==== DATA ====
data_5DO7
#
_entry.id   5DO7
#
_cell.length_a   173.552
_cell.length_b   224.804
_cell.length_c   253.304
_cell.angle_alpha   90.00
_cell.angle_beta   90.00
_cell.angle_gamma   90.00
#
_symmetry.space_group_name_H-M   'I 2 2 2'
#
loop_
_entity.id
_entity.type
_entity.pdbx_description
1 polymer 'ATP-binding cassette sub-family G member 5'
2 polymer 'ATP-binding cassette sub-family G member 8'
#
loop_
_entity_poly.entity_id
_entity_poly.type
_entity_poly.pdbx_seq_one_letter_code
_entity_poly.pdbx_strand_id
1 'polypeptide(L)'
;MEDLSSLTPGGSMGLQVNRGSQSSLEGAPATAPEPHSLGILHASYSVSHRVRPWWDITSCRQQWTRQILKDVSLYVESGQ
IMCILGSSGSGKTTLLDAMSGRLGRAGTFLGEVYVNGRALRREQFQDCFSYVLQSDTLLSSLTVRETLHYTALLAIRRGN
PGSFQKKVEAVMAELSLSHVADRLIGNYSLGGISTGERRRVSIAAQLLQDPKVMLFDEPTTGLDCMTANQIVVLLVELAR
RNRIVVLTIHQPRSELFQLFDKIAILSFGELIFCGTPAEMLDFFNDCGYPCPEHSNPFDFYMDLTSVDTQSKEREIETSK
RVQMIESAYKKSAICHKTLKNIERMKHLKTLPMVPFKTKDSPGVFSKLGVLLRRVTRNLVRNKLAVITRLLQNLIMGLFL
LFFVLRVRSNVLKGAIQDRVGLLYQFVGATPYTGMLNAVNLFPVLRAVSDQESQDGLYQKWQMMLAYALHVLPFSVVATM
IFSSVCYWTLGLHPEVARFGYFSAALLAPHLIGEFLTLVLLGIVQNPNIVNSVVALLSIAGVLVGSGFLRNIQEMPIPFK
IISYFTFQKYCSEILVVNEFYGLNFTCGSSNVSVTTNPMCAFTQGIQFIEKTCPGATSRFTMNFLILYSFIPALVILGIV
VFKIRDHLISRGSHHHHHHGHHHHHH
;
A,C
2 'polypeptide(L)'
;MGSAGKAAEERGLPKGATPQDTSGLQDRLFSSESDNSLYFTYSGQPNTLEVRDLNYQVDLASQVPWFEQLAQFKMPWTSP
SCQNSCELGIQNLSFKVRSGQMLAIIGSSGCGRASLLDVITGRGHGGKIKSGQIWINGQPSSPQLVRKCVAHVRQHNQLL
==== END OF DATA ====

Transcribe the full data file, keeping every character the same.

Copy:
data_5DO7
#
_entry.id   5DO7
#
_cell.length_a   173.552
_cell.length_b   224.804
_cell.length_c   253.304
_cell.angle_alpha   90.00
_cell.angle_beta   90.00
_cell.angle_gamma   90.00
#
_symmetry.space_group_name_H-M   'I 2 2 2'
#
loop_
_entity.id
_entity.type
_entity.pdbx_description
1 polymer 'ATP-binding cassette sub-family G member 5'
2 polymer 'ATP-binding cassette sub-family G member 8'
#
loop_
_entity_poly.entity_id
_entity_poly.type
_entity_poly.pdbx_seq_one_letter_code
_entity_poly.pdbx_strand_id
1 'polypeptide(L)'
;MEDLSSLTPGGSMGLQVNRGSQSSLEGAPATAPEPHSLGILHASYSVSHRVRPWWDITSCRQQWTRQILKDVSLYVESGQ
IMCILGSSGSGKTTLLDAMSGRLGRAGTFLGEVYVNGRALRREQFQDCFSYVLQSDTLLSSLTVRETLHYTALLAIRRGN
PGSFQKKVEAVMAELSLSHVADRLIGNYSLGGISTGERRRVSIAAQLLQDPKVMLFDEPTTGLDCMTANQIVVLLVELAR
RNRIVVLTIHQPRSELFQLFDKIAILSFGELIFCGTPAEMLDFFNDCGYPCPEHSNPFDFYMDLTSVDTQSKEREIETSK
RVQMIESAYKKSAICHKTLKNIERMKHLKTLPMVPFKTKDSPGVFSKLGVLLRRVTRNLVRNKLAVITRLLQNLIMGLFL
LFFVLRVRSNVLKGAIQDRVGLLYQFVGATPYTGMLNAVNLFPVLRAVSDQESQDGLYQKWQMMLAYALHVLPFSVVATM
IFSSVCYWTLGLHPEVARFGYFSAALLAPHLIGEFLTLVLLGIVQNPNIVNSVVALLSIAGVLVGSGFLRNIQEMPIPFK
IISYFTFQKYCSEILVVNEFYGLNFTCGSSNVSVTTNPMCAFTQGIQFIEKTCPGATSRFTMNFLILYSFIPALVILGIV
VFKIRDHLISRGSHHHHHHGHHHHHH
;
A,C
2 'polypeptide(L)'
;MGSAGKAAEERGLPKGATPQDTSGLQDRLFSSESDNSLYFTYSGQPNTLEVRDLNYQVDLASQVPWFEQLAQFKMPWTSP
SCQNSCELGIQNLSFKVRSGQMLAIIGSSGCGRASLLDVITGRGHGGKIKSGQIWINGQPSSPQLVRKCVAHVRQHNQLL